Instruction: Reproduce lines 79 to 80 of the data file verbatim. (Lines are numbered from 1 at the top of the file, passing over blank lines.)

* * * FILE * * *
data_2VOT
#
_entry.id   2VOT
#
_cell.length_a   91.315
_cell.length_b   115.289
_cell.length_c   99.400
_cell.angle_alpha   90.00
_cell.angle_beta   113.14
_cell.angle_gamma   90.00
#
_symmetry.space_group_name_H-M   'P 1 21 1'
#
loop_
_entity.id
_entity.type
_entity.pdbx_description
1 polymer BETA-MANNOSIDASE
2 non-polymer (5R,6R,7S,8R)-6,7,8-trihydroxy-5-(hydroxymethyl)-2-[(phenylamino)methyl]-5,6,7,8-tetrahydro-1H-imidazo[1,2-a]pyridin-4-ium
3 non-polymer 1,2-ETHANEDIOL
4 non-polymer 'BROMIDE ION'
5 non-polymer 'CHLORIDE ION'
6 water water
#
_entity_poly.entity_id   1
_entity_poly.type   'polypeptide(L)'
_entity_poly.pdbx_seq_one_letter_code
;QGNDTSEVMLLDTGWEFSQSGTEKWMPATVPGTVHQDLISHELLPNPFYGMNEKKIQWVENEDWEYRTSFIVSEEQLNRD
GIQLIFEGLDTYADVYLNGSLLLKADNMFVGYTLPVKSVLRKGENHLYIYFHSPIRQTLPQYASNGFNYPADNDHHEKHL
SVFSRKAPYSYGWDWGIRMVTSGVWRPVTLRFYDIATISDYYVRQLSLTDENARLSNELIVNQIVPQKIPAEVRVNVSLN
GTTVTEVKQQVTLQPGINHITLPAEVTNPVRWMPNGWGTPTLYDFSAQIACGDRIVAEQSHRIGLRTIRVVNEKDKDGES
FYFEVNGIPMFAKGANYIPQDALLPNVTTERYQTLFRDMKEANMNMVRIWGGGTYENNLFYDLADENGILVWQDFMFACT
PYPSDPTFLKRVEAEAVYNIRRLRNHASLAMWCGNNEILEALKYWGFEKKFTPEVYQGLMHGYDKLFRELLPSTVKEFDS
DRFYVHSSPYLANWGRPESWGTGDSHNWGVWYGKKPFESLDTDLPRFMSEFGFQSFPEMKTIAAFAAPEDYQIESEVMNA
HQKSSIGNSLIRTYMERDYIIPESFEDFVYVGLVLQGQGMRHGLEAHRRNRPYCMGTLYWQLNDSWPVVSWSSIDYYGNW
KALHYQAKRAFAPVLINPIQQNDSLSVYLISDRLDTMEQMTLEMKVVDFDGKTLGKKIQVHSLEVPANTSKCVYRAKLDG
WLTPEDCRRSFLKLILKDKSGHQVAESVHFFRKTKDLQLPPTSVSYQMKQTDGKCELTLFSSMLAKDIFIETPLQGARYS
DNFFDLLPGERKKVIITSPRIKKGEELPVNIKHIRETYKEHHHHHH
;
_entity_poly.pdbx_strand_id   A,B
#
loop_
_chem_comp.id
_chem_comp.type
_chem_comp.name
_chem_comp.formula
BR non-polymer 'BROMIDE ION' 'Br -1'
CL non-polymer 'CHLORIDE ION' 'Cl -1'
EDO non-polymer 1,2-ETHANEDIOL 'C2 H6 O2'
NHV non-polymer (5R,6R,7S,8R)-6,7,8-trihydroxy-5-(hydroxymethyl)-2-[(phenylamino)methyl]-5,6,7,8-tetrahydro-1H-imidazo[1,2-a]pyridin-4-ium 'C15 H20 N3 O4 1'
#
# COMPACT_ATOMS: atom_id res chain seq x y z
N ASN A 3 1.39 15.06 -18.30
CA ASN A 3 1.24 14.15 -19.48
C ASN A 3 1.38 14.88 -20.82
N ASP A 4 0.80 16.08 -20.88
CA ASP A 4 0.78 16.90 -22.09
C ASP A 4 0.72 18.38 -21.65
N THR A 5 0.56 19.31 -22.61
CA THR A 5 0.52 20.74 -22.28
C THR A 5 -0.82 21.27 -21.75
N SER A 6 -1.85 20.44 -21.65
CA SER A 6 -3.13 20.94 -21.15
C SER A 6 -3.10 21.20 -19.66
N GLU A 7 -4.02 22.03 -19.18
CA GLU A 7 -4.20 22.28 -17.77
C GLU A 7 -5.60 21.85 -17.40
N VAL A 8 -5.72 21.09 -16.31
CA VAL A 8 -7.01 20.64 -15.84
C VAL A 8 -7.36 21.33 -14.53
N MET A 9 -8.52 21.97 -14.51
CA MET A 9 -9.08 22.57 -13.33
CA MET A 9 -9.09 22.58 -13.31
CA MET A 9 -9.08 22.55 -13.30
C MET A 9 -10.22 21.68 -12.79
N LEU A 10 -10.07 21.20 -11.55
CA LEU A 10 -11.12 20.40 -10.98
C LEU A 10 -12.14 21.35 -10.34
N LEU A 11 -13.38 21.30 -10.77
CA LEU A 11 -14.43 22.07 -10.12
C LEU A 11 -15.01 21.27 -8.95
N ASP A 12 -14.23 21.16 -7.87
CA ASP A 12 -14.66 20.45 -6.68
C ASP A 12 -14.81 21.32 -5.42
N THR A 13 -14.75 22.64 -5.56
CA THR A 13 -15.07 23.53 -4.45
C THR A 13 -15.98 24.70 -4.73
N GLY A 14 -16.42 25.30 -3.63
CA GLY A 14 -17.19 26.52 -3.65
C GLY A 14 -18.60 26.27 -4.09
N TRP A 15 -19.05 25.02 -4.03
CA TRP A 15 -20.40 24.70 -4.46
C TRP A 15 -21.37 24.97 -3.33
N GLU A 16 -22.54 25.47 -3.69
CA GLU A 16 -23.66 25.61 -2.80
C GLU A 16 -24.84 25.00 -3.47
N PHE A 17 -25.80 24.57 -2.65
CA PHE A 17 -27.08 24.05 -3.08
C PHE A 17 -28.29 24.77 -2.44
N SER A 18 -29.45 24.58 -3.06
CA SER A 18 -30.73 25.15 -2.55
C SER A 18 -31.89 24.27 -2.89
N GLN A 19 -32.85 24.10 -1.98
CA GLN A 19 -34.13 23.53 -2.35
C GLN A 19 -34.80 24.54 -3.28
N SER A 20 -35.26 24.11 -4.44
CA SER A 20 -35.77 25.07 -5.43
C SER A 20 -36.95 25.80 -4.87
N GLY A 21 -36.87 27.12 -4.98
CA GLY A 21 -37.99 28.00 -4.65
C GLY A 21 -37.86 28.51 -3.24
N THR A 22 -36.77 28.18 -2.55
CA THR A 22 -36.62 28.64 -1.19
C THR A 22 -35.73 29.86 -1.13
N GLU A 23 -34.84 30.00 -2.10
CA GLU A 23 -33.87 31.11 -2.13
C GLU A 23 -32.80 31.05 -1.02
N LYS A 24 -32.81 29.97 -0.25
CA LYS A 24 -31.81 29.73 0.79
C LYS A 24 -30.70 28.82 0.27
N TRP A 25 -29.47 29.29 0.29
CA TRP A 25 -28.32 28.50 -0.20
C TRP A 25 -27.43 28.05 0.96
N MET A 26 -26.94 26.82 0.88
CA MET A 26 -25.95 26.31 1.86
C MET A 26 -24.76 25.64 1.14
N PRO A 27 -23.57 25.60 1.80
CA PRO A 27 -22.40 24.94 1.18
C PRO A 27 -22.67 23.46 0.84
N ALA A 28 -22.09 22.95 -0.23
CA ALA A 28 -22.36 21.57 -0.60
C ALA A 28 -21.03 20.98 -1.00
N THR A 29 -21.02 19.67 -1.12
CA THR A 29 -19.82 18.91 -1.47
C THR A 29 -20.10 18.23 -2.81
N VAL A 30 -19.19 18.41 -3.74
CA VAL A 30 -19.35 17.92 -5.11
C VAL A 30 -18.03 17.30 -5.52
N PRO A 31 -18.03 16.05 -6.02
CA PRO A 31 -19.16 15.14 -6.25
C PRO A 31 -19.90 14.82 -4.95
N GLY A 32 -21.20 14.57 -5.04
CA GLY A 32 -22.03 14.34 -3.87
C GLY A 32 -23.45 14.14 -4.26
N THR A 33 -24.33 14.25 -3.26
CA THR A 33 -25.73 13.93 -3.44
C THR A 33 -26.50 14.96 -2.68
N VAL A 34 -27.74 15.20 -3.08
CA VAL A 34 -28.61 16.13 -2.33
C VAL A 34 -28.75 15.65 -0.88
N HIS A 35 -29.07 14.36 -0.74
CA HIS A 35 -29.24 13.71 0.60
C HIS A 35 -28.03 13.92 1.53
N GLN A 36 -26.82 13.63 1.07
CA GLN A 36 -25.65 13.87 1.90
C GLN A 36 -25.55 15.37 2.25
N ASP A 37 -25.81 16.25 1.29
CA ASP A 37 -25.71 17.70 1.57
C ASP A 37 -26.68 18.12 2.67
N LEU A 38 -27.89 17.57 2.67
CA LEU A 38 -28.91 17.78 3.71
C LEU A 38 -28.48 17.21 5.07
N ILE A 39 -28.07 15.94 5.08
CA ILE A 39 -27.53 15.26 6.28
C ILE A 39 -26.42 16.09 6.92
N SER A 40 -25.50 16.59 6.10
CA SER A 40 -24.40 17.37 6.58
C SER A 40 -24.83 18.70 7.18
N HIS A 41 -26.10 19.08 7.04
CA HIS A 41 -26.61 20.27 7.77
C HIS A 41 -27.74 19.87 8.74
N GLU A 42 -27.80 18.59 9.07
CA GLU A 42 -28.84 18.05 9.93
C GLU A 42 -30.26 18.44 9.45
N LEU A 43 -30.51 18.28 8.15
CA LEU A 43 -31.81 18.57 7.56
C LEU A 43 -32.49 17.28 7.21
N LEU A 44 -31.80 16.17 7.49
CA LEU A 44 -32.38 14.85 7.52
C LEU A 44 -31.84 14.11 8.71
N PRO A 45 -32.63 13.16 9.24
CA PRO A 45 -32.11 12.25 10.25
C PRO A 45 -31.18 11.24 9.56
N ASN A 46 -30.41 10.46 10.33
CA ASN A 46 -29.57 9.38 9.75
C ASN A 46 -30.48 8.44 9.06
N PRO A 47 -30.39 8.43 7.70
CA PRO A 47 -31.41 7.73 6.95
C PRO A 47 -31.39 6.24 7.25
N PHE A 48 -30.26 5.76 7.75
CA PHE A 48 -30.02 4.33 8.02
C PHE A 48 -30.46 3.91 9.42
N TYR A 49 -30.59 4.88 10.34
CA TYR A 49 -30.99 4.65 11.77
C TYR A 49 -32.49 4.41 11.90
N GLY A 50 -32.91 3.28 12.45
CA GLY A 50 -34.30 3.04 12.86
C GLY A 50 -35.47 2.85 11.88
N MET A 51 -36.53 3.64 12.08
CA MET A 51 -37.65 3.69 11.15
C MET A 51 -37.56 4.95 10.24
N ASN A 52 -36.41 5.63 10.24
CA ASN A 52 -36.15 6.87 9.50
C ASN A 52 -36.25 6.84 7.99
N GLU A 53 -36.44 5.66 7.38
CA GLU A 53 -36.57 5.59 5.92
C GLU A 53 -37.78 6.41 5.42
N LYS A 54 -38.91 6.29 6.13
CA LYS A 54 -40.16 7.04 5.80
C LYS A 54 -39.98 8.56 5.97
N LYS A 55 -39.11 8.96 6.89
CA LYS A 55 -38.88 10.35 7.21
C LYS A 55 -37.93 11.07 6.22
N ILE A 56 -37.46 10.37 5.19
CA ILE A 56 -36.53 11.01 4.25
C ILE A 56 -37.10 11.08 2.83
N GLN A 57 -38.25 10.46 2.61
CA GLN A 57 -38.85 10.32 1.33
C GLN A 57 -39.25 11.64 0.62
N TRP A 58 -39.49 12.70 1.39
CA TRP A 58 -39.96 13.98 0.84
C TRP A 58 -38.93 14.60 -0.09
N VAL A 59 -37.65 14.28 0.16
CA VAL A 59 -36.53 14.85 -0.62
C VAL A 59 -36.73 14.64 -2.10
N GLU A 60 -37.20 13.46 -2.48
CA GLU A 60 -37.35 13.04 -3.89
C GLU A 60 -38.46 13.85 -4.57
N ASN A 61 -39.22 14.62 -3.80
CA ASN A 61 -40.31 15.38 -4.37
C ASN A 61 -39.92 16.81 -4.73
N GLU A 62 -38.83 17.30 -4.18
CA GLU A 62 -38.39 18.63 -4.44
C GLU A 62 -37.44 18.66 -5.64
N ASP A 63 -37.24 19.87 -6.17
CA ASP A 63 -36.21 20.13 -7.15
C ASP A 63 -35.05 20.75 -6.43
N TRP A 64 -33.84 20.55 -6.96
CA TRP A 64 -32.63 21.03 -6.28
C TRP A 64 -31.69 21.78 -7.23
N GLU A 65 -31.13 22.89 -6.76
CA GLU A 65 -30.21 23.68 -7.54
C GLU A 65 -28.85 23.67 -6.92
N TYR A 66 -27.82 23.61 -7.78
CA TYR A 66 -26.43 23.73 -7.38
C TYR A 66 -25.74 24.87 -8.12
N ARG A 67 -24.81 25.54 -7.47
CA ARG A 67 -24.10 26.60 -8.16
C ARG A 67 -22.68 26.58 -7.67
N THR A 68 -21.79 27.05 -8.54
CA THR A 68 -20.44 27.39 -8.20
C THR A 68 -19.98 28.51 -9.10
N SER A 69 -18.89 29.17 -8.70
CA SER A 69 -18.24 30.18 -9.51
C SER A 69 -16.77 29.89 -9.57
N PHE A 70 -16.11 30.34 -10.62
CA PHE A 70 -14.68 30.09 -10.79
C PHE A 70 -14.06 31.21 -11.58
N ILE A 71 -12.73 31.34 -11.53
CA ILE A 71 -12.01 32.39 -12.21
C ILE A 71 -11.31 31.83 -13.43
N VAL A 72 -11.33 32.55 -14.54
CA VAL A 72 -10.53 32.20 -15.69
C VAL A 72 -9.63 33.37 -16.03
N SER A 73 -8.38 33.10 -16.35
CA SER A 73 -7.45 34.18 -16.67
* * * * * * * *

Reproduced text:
N LEU A 11 -13.38 21.30 -10.77
CA LEU A 11 -14.43 22.07 -10.12